What assessment and referral process do you use?
Having an effective assessment process seems to be key to the success of the MEAM pilots. The process needs to be flexible enough to ensure those with the greatest needs are supported, but rigid enough that all agencies are clear about which clients should be referred in. The process should avoid agencies using MEAM as a quick solution to pass over a client that is difficult to engage / work with.
There are various assessment processes that can be used, including the New Directions Team assessment or ‘chaos index’ (recommended by MEAM), and the Homelessness Risk Impact Assessment developed in Devon. What is important is that all local agencies understand and agree to one set of criteria. It is important that it is not seen as a ‘homelessness’ assessment as opposed to a ‘criminal justice’ one, for example, but has buy-in from all partners.
There are some dangers of using risk-based assessments. As Julian Corner argued in his speech at our AGM, it is counter-productive to focus on and organise services around a standardised assessment of the risks a person poses at a given moment rather than that person as an individual with a history and background.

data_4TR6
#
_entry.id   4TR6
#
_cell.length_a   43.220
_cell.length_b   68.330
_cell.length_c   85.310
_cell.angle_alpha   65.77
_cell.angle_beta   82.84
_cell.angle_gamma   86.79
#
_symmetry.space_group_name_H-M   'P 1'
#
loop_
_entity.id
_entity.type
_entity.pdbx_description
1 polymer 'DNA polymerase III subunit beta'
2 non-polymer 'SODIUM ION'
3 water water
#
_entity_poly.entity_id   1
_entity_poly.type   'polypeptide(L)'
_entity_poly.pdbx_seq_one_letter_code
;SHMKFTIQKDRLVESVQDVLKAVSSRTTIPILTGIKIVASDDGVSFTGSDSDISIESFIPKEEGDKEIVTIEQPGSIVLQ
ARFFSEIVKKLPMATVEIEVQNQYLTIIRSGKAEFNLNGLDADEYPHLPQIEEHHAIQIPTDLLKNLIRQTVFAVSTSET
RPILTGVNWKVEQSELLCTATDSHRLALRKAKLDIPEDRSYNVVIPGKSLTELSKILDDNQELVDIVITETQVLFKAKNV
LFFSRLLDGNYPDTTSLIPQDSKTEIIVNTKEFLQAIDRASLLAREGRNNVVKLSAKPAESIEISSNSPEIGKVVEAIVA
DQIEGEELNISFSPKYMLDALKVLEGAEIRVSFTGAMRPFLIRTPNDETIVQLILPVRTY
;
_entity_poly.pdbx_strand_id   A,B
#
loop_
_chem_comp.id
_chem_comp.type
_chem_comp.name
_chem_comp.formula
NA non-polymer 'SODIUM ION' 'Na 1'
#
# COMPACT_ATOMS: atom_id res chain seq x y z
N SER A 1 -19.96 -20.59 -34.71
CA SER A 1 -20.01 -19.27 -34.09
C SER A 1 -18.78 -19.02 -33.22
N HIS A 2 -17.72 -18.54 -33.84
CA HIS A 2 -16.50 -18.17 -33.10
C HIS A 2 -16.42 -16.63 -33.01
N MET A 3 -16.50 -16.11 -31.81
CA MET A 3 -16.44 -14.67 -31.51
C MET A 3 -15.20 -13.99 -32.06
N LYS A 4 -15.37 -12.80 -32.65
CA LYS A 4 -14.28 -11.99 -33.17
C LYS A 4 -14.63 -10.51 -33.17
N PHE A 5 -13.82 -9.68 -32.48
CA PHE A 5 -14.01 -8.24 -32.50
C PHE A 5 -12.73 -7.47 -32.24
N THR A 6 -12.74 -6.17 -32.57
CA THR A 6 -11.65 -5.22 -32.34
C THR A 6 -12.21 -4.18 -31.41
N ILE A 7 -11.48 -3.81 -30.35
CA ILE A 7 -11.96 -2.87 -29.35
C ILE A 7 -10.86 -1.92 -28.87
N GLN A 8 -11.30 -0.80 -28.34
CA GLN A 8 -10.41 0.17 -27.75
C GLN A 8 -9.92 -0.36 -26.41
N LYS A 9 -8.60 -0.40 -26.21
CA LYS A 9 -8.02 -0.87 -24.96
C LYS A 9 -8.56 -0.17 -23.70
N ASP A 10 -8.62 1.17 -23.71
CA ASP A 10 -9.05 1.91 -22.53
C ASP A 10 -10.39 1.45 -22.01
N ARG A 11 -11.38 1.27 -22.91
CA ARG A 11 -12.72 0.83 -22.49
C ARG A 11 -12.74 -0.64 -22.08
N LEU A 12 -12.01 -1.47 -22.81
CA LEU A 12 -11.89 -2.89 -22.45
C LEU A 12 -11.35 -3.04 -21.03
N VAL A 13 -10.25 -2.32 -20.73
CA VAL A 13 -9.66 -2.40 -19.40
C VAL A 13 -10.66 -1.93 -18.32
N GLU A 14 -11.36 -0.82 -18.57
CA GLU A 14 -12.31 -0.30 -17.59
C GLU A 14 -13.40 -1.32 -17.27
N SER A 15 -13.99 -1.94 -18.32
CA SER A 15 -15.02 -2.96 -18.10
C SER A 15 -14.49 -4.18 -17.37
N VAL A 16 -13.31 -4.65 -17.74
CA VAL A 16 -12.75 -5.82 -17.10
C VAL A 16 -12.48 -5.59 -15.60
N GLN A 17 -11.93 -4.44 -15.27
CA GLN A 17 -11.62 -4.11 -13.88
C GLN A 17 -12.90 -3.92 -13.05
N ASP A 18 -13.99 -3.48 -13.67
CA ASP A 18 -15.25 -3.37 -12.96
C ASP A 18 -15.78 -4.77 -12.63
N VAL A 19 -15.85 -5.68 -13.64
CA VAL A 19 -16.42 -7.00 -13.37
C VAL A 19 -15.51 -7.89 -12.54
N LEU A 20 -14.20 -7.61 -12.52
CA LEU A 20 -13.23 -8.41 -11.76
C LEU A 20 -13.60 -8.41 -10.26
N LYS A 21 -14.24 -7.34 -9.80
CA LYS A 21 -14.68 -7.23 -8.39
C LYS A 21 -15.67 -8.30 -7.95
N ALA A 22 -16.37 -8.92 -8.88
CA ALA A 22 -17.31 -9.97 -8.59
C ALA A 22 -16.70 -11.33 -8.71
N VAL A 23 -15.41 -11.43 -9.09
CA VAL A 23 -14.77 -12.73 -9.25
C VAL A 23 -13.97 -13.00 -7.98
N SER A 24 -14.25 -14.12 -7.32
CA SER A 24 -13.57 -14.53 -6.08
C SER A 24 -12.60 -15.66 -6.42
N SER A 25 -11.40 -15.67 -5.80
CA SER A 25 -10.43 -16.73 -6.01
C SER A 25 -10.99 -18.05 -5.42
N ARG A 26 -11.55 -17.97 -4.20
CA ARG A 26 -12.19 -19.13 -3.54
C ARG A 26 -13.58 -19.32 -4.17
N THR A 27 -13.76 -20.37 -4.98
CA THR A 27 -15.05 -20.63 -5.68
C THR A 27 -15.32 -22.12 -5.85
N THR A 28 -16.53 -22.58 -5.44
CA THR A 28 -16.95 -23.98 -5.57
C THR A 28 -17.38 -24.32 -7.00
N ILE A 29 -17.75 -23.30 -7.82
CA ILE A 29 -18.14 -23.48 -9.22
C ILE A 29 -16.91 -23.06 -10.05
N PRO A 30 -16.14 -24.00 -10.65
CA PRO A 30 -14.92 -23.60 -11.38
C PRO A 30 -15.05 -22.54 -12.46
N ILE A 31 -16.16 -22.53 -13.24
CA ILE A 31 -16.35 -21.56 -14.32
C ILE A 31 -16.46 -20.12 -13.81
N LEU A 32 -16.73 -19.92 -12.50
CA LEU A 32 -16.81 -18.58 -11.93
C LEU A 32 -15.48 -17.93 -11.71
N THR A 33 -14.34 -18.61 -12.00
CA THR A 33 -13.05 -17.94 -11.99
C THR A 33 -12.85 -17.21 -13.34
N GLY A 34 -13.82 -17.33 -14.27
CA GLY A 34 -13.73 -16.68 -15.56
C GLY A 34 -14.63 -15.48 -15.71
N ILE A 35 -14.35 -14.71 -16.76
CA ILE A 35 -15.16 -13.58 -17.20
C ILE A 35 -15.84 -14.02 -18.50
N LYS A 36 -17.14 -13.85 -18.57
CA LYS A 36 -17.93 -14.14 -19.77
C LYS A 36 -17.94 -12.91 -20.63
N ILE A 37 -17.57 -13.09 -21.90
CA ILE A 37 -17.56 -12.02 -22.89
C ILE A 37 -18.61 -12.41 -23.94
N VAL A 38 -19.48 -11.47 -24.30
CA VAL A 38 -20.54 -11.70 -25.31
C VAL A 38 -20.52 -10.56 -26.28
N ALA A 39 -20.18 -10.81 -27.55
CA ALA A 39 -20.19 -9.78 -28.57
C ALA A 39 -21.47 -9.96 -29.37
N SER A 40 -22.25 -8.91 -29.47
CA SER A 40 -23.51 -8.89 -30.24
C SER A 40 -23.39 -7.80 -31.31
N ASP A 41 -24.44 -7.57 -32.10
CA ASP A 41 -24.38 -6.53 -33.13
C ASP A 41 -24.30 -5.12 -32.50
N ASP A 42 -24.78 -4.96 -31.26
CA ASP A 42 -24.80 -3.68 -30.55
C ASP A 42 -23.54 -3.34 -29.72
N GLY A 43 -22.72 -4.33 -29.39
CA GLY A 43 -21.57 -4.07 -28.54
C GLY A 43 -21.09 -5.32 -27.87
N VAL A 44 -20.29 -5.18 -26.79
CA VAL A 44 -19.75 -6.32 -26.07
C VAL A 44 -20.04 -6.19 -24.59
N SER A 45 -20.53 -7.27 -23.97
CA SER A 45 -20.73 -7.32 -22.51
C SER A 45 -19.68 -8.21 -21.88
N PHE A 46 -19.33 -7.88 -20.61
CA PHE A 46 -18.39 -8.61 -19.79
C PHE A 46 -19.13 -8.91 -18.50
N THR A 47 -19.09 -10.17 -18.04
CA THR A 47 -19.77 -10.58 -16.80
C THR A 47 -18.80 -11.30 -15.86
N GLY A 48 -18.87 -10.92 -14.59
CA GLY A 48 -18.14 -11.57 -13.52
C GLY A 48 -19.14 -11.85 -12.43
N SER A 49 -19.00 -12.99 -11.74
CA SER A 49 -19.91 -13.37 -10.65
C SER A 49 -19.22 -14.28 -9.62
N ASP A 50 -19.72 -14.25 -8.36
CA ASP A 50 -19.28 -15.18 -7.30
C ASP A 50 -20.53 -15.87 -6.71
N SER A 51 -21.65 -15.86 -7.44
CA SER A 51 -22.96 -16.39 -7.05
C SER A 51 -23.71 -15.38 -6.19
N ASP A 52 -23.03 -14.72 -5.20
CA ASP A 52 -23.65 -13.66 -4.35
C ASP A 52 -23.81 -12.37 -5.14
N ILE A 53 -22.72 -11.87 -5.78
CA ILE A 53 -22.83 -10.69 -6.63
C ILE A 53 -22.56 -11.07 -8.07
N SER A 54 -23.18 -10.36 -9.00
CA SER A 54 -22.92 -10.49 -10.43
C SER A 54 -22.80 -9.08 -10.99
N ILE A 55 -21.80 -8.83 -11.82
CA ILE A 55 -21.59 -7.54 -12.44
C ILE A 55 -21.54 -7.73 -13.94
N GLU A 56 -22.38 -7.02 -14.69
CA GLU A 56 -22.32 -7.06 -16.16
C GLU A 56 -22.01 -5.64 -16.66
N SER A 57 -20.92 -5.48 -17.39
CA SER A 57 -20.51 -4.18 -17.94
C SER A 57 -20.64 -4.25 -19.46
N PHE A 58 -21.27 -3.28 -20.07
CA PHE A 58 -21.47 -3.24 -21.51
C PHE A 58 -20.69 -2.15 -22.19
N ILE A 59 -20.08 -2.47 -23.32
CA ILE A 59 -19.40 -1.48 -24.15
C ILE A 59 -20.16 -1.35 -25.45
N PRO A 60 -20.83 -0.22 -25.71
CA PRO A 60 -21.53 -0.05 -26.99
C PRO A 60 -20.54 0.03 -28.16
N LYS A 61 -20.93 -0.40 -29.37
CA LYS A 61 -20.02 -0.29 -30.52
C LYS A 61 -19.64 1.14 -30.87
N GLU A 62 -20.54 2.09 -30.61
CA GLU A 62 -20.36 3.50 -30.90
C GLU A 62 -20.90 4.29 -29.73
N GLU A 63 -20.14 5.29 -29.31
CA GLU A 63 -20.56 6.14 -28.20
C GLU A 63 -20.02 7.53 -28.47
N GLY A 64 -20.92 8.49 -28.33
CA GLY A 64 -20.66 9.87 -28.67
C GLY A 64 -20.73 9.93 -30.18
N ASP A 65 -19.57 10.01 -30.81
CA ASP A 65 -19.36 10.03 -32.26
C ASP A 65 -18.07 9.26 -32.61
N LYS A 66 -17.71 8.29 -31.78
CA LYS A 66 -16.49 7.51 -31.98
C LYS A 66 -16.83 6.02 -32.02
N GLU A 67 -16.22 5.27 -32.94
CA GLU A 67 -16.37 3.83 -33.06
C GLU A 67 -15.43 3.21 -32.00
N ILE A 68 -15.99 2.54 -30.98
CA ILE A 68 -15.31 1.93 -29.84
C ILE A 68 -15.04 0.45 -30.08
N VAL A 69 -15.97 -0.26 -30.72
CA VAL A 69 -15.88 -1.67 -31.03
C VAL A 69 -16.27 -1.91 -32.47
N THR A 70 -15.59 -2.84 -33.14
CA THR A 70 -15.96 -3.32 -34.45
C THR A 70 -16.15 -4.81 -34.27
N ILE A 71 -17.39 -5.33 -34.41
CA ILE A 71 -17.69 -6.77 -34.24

Another issue is that people’s needs and risk fluctuate, so a MEAM intervention needs to find a way to respond to this. In Sunderland there was discussion about the MEAM group meeting on a weekly basis to discuss client referrals. This caused concern about capacity and the ability to maintain engagement from all agencies. At a national learning event the coordinator from Cambridgeshire made a very good point; if clients who were referred into MEAM no longer need support by the time the group meets to discuss referrals, then that client was never a MEAM candidate in the first place. This point really resonated with me as MEAM is about trying to work with clients to overcome deeply entrenched issues and is therefore looking for long-term solutions and support; not quick fixes.